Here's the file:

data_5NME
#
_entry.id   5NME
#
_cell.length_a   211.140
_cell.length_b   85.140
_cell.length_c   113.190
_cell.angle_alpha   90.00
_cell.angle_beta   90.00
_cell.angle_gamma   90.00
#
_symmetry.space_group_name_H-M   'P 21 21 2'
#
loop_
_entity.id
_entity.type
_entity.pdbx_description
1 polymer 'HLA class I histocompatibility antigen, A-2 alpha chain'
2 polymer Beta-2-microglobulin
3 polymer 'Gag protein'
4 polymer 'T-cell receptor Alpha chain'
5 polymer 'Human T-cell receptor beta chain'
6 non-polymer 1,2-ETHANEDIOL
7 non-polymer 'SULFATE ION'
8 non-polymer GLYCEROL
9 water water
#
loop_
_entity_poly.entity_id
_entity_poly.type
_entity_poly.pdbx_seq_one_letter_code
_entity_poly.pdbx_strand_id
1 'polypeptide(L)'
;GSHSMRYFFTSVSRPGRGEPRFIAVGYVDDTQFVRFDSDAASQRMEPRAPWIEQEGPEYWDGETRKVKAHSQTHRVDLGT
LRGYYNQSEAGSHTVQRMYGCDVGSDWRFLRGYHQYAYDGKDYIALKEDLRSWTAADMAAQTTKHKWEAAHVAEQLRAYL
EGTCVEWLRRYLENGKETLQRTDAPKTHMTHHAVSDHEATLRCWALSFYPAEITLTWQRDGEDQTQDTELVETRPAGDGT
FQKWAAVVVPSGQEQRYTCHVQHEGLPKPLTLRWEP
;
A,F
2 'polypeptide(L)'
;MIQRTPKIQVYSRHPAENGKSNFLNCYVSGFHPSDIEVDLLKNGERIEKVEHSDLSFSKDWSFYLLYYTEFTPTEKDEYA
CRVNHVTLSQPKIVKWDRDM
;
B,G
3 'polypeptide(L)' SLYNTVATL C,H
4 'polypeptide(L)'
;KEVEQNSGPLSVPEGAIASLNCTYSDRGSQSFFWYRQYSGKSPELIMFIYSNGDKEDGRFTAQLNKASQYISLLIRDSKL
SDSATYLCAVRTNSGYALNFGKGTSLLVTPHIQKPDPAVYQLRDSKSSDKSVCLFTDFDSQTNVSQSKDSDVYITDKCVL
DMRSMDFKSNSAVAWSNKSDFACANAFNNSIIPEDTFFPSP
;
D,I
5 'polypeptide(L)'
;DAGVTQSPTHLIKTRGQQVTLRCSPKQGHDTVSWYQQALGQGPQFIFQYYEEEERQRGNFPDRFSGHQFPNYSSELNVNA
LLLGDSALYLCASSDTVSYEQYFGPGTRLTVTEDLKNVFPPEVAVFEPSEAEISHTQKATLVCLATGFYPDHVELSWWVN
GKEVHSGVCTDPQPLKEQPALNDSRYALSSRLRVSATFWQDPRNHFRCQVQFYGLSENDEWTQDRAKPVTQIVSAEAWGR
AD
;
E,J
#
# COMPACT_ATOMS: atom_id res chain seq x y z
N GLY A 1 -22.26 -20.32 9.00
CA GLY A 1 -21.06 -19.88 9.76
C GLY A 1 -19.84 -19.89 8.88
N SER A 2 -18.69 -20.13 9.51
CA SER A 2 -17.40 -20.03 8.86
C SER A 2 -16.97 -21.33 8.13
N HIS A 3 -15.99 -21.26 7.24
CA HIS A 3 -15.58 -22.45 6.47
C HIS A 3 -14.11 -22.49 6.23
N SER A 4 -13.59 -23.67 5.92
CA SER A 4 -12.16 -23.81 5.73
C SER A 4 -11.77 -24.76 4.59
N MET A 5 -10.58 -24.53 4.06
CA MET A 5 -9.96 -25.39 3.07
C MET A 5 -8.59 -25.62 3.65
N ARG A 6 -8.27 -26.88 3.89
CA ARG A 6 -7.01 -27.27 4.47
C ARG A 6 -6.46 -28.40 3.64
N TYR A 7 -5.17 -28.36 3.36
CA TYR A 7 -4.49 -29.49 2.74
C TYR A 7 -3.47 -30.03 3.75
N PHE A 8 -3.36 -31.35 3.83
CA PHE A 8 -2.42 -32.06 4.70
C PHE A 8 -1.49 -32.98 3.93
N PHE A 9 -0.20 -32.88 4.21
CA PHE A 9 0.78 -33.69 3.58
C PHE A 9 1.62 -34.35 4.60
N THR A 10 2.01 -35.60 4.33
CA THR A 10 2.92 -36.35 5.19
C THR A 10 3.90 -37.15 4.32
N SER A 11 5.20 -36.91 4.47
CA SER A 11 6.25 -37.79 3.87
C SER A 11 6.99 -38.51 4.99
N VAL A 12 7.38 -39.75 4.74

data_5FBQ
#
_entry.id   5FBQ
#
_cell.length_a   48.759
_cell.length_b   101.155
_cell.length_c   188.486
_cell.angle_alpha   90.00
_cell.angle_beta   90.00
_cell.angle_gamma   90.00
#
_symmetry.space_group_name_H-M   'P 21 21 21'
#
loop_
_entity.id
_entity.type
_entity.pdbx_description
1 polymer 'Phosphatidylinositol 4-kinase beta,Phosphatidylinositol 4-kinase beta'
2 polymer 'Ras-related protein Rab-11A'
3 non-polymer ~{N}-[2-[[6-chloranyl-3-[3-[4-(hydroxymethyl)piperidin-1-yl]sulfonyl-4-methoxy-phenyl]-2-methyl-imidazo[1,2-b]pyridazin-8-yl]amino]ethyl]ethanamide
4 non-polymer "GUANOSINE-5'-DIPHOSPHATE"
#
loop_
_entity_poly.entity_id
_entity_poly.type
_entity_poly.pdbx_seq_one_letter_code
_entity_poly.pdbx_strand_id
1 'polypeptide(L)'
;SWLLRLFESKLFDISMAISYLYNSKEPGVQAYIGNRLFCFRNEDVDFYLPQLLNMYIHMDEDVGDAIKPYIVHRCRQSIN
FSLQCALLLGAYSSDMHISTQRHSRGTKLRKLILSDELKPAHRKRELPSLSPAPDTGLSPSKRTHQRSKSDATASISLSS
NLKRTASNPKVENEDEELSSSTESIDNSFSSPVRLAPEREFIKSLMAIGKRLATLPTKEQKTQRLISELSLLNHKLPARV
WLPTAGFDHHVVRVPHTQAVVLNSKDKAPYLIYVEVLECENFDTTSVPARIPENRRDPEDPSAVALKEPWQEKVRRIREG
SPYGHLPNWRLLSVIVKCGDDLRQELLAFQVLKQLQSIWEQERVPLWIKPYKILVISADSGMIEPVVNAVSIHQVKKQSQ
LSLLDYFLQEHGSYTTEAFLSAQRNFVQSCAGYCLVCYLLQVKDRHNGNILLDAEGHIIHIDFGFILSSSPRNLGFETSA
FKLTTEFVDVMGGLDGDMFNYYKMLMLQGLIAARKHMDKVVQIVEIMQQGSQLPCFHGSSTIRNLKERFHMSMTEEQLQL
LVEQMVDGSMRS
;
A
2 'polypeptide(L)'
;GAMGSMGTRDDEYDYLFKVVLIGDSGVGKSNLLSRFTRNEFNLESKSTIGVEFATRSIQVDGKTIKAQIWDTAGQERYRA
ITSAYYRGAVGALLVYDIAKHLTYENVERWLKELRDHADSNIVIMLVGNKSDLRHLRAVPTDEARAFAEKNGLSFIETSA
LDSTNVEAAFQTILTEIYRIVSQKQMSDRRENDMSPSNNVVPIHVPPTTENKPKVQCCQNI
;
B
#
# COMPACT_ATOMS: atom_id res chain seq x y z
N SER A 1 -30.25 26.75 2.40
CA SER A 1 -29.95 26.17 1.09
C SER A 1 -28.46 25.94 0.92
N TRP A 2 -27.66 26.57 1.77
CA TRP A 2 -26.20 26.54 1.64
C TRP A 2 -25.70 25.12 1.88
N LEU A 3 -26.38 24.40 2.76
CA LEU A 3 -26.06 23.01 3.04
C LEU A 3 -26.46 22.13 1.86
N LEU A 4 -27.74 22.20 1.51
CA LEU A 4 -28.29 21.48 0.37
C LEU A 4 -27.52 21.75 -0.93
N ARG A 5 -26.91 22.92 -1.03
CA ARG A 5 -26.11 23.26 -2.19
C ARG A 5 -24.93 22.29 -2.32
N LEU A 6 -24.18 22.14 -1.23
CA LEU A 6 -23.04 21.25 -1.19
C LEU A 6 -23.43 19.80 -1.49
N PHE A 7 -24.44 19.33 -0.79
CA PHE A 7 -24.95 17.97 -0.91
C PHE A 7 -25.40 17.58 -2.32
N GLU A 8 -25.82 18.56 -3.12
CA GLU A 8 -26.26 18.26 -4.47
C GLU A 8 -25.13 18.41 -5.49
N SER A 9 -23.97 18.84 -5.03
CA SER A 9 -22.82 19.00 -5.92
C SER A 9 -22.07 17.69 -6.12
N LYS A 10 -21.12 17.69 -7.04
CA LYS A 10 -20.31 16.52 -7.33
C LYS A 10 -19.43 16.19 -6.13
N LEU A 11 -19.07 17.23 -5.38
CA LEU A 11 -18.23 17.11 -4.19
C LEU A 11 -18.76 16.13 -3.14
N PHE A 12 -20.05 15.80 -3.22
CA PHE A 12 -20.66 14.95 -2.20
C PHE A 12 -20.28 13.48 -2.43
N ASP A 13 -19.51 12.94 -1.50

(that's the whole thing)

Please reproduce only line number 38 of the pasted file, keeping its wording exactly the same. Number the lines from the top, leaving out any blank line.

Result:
;